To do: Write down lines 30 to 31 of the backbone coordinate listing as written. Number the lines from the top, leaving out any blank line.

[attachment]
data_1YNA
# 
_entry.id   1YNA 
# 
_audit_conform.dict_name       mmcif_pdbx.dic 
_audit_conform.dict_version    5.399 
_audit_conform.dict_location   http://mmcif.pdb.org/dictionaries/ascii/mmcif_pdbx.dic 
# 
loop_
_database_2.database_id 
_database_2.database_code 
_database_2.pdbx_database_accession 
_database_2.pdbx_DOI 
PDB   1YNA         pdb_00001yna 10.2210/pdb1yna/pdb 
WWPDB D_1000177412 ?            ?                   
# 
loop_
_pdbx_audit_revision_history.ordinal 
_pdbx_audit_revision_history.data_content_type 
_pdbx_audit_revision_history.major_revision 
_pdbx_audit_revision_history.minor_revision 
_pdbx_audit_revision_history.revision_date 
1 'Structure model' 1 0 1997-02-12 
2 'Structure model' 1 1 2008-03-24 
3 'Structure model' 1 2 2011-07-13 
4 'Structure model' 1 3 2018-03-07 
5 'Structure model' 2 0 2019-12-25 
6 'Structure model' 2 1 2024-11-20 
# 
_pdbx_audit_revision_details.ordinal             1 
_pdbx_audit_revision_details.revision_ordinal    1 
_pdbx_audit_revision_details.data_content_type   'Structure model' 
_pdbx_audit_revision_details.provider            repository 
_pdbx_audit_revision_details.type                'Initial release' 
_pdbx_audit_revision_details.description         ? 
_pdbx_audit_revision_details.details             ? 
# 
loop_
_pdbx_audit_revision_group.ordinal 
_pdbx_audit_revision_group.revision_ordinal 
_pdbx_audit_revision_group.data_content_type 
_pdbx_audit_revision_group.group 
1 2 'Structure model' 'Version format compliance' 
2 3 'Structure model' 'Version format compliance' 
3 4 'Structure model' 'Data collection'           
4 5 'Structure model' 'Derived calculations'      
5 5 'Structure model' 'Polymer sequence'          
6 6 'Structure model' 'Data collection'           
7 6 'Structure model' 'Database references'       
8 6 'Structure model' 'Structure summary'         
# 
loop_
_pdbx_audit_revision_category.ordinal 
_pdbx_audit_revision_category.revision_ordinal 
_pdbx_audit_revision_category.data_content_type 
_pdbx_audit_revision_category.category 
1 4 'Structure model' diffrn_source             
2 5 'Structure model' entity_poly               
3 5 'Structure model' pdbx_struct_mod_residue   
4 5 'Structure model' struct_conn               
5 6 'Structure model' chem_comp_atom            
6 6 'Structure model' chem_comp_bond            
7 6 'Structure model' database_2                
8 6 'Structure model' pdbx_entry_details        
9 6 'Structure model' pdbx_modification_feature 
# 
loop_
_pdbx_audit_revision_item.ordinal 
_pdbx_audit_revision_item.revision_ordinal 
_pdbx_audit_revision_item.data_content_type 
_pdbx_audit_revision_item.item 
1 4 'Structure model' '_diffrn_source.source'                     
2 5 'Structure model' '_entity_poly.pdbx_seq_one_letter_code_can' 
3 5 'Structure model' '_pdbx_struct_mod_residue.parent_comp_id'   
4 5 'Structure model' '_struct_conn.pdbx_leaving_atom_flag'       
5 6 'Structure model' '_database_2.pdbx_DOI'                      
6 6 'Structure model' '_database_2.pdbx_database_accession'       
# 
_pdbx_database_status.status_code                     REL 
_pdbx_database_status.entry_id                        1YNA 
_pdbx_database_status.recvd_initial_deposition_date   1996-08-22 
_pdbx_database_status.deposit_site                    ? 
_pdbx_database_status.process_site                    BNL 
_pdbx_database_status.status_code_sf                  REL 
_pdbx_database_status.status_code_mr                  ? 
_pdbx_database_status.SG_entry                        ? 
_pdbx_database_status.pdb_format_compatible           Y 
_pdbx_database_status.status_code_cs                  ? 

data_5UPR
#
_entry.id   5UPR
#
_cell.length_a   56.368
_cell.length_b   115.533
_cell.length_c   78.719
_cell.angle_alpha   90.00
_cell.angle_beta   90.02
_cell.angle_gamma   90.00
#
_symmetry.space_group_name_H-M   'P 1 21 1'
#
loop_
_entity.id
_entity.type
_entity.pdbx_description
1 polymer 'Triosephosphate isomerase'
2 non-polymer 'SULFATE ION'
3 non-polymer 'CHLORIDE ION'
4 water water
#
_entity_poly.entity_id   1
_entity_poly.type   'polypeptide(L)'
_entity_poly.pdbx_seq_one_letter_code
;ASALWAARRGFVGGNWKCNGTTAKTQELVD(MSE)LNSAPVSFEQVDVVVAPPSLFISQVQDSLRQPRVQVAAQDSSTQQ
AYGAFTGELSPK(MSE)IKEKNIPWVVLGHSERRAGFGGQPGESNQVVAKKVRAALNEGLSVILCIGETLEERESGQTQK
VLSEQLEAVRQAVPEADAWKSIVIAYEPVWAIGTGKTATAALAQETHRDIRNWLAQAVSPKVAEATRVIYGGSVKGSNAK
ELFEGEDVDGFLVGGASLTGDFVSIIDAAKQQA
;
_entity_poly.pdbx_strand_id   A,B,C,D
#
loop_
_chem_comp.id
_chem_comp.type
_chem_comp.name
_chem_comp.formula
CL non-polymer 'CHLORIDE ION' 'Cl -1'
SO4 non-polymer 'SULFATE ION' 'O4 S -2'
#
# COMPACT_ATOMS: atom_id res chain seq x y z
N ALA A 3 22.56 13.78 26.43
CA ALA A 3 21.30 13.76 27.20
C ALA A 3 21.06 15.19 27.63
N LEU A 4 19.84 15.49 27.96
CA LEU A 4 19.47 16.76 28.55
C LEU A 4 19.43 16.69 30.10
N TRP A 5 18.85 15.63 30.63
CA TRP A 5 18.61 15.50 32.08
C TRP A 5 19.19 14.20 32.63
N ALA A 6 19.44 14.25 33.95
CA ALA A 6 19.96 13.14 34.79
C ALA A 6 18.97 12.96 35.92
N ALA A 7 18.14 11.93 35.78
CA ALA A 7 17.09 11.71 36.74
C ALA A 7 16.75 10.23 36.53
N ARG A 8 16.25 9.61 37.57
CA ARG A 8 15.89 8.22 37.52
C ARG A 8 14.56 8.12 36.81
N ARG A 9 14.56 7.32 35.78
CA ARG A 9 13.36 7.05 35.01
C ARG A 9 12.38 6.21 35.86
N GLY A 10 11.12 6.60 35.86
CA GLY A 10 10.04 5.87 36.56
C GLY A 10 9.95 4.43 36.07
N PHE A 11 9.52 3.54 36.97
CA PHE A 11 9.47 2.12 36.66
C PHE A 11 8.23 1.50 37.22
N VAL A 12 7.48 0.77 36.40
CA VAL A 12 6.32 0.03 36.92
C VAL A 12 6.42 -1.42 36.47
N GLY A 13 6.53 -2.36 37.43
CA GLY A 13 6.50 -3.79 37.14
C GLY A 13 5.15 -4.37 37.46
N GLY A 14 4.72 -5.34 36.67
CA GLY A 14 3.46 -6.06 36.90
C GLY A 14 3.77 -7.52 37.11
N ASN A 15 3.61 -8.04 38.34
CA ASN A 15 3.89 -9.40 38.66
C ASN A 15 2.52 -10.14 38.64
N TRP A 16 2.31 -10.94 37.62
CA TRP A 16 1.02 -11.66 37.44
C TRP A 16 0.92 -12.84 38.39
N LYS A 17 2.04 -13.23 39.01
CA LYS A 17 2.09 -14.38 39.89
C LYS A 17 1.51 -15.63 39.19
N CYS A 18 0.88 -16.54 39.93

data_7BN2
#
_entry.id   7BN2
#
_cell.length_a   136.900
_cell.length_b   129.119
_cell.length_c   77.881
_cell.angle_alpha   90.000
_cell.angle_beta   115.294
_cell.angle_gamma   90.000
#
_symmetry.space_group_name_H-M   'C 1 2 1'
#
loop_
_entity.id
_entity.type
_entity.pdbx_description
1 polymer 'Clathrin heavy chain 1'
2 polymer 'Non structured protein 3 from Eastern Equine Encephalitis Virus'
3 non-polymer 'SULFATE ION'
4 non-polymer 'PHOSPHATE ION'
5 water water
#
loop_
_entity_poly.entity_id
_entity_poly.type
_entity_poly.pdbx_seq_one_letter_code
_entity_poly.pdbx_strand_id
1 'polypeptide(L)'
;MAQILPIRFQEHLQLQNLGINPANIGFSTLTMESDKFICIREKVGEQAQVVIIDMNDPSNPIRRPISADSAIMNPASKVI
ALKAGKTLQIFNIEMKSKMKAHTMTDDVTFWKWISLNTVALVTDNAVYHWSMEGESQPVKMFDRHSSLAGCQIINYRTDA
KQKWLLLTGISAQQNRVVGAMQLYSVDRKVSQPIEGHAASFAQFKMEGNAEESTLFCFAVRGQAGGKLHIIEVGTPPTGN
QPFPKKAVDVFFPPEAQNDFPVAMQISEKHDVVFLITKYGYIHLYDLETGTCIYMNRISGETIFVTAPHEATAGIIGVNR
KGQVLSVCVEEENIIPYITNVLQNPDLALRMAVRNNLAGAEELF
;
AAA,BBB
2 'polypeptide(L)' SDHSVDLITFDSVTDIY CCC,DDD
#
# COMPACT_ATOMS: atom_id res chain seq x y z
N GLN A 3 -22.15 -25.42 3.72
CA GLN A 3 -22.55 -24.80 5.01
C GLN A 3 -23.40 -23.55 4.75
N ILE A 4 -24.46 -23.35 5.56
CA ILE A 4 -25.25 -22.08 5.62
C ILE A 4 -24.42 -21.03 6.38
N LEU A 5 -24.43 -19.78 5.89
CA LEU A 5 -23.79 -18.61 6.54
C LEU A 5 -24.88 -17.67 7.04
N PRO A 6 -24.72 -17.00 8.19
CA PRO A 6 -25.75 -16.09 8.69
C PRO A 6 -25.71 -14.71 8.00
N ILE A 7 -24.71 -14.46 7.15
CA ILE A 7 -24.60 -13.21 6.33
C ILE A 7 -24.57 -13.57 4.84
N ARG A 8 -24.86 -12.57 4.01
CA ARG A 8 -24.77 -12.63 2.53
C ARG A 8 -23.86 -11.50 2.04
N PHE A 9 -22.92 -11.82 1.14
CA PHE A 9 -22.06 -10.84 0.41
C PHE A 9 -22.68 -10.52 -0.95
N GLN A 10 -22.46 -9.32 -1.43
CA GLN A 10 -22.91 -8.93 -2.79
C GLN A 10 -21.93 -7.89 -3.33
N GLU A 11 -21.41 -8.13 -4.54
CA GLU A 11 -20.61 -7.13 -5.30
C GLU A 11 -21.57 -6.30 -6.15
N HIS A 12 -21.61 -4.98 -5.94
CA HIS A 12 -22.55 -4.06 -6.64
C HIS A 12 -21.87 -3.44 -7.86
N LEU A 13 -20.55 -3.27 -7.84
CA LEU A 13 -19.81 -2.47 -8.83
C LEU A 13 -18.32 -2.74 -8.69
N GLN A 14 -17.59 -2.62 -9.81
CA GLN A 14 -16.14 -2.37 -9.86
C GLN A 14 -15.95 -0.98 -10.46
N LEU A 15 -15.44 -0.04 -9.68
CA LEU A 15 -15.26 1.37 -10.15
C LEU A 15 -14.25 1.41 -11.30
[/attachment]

_pdbx_audit_revision_details.ordinal             1 
_pdbx_audit_revision_details.revision_ordinal    1 